A 17-year-old boy has tragically died while trying to fix an illegal power connection.

According to the victim’s friend, he climbed onto the poles holding up a transformer and while trying to switch on the electricity supply, he was electrocuted. The teenager was declared dead by medics who arrived on scene.

Now outraged community members say Mark Smit’s death should be an eye-opener for the City of Cape Town and government who have denied them electricity for 30 years.

They say this is the second child who has been electrocuted in recent years.

Yesterday, Mark was hailed a hero by residents of Jim se Bos informal settlement in Olieboom Road, Philippi, where the incident happened.

Mark’s shocked ouma, Audrey Heshew, 60, rushed to the scene.

“I was at work when they said he had shocked to death, he was just 17 years old,” she says.

The teen’s dad, William Heshew, 39, says his son died a hero.

“He was helping the Jim se Bos community to get electricity when he died.”

Committee member Amanda Stuurman lays the blame on government.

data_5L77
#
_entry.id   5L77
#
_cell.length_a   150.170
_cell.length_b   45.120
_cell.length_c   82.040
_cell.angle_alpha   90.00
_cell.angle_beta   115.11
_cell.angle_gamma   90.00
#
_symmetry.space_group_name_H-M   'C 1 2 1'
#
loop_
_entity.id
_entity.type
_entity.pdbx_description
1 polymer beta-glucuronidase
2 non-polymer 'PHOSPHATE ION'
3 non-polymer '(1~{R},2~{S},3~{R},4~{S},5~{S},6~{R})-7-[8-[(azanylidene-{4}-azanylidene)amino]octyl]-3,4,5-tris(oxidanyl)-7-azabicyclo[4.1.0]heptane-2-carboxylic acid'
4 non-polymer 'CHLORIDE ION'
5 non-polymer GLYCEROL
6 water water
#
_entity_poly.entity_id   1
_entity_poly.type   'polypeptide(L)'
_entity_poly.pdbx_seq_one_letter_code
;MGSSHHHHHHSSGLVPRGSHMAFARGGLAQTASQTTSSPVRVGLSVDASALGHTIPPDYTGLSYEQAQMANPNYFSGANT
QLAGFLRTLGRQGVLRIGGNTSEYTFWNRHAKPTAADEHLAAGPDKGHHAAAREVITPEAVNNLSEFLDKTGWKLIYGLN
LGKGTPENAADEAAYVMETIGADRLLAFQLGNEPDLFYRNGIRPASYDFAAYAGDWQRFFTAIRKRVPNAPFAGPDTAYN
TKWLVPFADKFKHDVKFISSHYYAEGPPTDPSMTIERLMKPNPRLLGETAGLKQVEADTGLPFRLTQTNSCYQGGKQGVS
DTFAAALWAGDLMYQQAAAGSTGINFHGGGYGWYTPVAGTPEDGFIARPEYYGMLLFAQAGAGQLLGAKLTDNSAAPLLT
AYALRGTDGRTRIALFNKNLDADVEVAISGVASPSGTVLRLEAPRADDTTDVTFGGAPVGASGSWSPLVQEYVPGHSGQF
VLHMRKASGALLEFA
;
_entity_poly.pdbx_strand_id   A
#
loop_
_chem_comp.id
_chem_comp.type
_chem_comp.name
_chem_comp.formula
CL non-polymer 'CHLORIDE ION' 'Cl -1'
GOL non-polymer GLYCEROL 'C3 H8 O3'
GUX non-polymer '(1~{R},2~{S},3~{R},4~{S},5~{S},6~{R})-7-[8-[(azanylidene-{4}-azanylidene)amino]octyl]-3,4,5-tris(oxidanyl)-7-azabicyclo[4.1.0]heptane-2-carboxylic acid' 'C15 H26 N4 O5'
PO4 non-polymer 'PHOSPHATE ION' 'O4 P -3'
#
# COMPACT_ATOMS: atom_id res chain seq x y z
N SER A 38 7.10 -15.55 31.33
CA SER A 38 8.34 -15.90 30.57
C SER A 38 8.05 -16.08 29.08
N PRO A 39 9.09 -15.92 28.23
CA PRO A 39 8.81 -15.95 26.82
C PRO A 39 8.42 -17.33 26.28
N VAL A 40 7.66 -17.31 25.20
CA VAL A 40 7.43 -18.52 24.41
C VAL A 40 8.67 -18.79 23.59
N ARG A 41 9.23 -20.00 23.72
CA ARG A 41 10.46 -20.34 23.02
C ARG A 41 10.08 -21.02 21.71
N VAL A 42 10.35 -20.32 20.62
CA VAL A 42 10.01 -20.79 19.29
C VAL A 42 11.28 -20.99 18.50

“We have been waiting for 30 years for electricity. We have to use candles and paraffin or steal electricity.”

Philippi Police Station Commander, Colonel Dennis Abels, explains: “The deceased died while trying to fix an illegal connection to the main power supply next to the road.”

The City’s Mayoral Committee member for Safety and Security, JP Smith, warned mense not to steal krag, and says residents should speak to the land owner.

“Jim se Bos and the Egoli informal settlement are both situated on private land and cannot be electrified [by the City],” he says.

He said electricity theft is affecting power supply to neighbouring communities on a regular basis.

“We urge the public to always steer clear of electricity infrastructure,” he adds.